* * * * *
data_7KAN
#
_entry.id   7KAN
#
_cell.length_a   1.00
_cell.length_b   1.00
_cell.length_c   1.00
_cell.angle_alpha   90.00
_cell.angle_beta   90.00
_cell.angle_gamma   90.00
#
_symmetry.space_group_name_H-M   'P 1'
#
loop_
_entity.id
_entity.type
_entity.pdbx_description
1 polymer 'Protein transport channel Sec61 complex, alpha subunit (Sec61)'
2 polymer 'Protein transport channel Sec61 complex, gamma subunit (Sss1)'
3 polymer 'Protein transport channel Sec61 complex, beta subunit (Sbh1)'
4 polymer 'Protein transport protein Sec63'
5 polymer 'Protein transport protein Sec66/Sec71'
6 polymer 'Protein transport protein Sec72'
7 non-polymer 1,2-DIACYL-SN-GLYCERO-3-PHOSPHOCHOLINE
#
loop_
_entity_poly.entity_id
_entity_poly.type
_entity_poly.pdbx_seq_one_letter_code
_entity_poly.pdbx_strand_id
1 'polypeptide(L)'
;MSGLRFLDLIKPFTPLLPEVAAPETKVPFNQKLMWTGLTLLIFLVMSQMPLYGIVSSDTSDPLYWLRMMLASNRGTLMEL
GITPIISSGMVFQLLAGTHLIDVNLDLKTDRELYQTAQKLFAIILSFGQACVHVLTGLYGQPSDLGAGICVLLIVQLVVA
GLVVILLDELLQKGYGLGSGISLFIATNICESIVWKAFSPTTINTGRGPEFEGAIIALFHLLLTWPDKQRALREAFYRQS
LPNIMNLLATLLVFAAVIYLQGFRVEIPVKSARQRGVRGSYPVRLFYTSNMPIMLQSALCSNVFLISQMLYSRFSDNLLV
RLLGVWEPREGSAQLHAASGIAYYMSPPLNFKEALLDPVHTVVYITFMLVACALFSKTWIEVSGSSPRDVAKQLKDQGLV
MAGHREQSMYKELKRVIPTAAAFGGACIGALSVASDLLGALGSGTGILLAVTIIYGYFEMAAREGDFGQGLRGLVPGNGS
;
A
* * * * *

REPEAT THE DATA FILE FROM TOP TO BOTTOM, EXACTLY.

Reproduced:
data_7KAN
#
_entry.id   7KAN
#
_cell.length_a   1.00
_cell.length_b   1.00
_cell.length_c   1.00
_cell.angle_alpha   90.00
_cell.angle_beta   90.00
_cell.angle_gamma   90.00
#
_symmetry.space_group_name_H-M   'P 1'
#
loop_
_entity.id
_entity.type
_entity.pdbx_description
1 polymer 'Protein transport channel Sec61 complex, alpha subunit (Sec61)'
2 polymer 'Protein transport channel Sec61 complex, gamma subunit (Sss1)'
3 polymer 'Protein transport channel Sec61 complex, beta subunit (Sbh1)'
4 polymer 'Protein transport protein Sec63'
5 polymer 'Protein transport protein Sec66/Sec71'
6 polymer 'Protein transport protein Sec72'
7 non-polymer 1,2-DIACYL-SN-GLYCERO-3-PHOSPHOCHOLINE
#
loop_
_entity_poly.entity_id
_entity_poly.type
_entity_poly.pdbx_seq_one_letter_code
_entity_poly.pdbx_strand_id
1 'polypeptide(L)'
;MSGLRFLDLIKPFTPLLPEVAAPETKVPFNQKLMWTGLTLLIFLVMSQMPLYGIVSSDTSDPLYWLRMMLASNRGTLMEL
GITPIISSGMVFQLLAGTHLIDVNLDLKTDRELYQTAQKLFAIILSFGQACVHVLTGLYGQPSDLGAGICVLLIVQLVVA
GLVVILLDELLQKGYGLGSGISLFIATNICESIVWKAFSPTTINTGRGPEFEGAIIALFHLLLTWPDKQRALREAFYRQS
LPNIMNLLATLLVFAAVIYLQGFRVEIPVKSARQRGVRGSYPVRLFYTSNMPIMLQSALCSNVFLISQMLYSRFSDNLLV
RLLGVWEPREGSAQLHAASGIAYYMSPPLNFKEALLDPVHTVVYITFMLVACALFSKTWIEVSGSSPRDVAKQLKDQGLV
MAGHREQSMYKELKRVIPTAAAFGGACIGALSVASDLLGALGSGTGILLAVTIIYGYFEMAAREGDFGQGLRGLVPGNGS
;
A